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Funding a Child’s First Home or Deposit… Avoiding the ‘overstayers’
2 minute read
A straight-forward strategy to assist children and grandchildren with a first home deposit by parents, grandparents or other persons is to invest a single lump sum contribution (e.g. $5000) in an Insurance Bond. The investment’s objective is for long-term accumulation for a dedicated purpose and the Bond vesting for a nominated child at a particular age writes Austock Life Limited’s Richard Atkinson.
For instance an Insurance Bond may be set to vest at his or her 21st birthday, or say age 25 as an endowment benefit for one, or a range of special intended purposes set by the funder of the Bond.
Alternatively, you might leave it to the nominated child’s own discretion whether the Bond is drawn-down, or for it to continue as his or her own tax-effective investment during its vested stage.
Funding a Child’s First Home or Deposit
Many parents are increasingly worried about the financial burden of their children who are financially unable to afford to leave home before age 30 or even later. An Insurance Bond can help as a dedicated investment to assist their children to meet the financial challenges of accumulating a first home deposit.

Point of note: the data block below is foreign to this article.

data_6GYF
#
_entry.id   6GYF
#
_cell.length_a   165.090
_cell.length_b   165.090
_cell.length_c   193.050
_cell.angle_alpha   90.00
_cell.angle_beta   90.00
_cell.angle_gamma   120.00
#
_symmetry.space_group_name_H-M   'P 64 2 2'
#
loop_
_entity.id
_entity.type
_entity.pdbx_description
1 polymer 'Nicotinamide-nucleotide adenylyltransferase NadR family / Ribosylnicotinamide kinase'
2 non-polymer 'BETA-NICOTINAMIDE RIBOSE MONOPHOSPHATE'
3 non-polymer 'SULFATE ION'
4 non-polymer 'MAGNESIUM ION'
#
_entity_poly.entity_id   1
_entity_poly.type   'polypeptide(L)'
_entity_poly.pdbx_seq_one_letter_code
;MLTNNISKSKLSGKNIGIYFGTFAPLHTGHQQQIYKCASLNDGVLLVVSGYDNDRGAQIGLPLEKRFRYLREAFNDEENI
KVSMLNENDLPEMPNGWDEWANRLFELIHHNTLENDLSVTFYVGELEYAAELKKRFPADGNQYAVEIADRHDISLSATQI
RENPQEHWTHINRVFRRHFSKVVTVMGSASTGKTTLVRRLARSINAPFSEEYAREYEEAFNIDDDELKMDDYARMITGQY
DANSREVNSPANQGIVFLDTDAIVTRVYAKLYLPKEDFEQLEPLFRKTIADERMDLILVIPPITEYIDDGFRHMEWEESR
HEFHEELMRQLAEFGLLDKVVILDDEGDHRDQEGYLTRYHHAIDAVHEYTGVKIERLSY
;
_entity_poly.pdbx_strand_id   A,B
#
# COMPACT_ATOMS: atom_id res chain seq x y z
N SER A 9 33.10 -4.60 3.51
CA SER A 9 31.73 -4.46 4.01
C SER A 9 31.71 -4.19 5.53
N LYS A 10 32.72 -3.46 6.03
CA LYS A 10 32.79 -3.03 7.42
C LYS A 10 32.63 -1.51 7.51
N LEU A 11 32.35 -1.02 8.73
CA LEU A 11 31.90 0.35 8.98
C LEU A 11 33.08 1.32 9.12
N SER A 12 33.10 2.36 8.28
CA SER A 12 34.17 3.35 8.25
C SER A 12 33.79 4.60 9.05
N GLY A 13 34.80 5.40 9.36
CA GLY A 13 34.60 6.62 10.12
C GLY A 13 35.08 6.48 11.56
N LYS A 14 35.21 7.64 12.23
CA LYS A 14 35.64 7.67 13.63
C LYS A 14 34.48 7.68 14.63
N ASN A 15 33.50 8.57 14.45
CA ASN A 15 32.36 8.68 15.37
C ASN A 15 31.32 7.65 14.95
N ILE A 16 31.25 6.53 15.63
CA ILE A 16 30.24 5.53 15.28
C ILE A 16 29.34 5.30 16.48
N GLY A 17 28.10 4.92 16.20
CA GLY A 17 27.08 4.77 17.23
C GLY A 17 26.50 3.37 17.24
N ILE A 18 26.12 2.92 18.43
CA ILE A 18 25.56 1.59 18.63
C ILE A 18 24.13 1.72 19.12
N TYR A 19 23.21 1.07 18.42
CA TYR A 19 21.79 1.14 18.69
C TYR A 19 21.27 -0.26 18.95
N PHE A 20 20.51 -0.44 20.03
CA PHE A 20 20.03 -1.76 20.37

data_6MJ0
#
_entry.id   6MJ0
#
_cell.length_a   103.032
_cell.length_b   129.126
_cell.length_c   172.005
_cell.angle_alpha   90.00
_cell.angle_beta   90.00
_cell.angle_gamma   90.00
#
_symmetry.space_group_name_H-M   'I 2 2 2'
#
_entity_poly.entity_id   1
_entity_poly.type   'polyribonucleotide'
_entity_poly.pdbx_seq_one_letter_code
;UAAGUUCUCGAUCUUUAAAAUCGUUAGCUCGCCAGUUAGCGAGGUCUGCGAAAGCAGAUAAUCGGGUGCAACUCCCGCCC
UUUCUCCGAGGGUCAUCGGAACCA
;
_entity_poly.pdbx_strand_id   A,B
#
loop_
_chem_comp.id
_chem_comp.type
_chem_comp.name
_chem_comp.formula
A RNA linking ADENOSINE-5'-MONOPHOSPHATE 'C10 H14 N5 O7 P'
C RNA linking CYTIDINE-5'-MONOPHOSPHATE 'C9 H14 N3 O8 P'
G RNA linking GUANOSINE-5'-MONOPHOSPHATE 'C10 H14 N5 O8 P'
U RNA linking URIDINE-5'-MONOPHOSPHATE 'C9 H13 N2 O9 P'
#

For grandparents, this is a simple and tax-effective way to set up a type of “directed” inheritance that can help with funding a grandchild’s first home, meet education costs, perhaps used to reduce a mortgage or a HECS debt.
Case study*: Turning $5,000 into a sizable part of the house deposit
Steve, an airline captain and sworn bachelor is the proud god-parent of best mate James’ first born, Stephanie. Steve wants to set up an investment for Stephanie to give her a financial head start in life.
Steve wants a “Set-and-Forget” investment where he doesn’t have to worry about tax administration (including paying tax on investment returns himself) and something that will automatically vest for Stephanie when she turns 21.
Steve decides to set-up a ChildBuilder and invests $5,000 under a Lump Sum Plan
Given the very long time-frame, he selects three Australian share based options from the Bond’s menu. He also sets a few Intended Purposes – overseas travel, a first home deposit, but is happy for Stephanie to decide how she might use her Bond.
Based on an average 9% p.a. after-tax rate of return (net of fees), Steve calculates that on Stephanie’s 21st birthday, the $5,000 invested in her ChildBuilder should be worth $30,544.
At this time Stephanie is able to access her Bond as a Tax-Free lump sum withdrawal or keep it as her own investment for ongoing access.
This case study is a hypothetical example and not meant to illustrate the circumstances of any particular individual. It is not based on actual or forecast investment returns for ChildBuilder Bonds. Past performance has been used in the illustration but is not indicative of future performance. Seek professional financial advice for further information.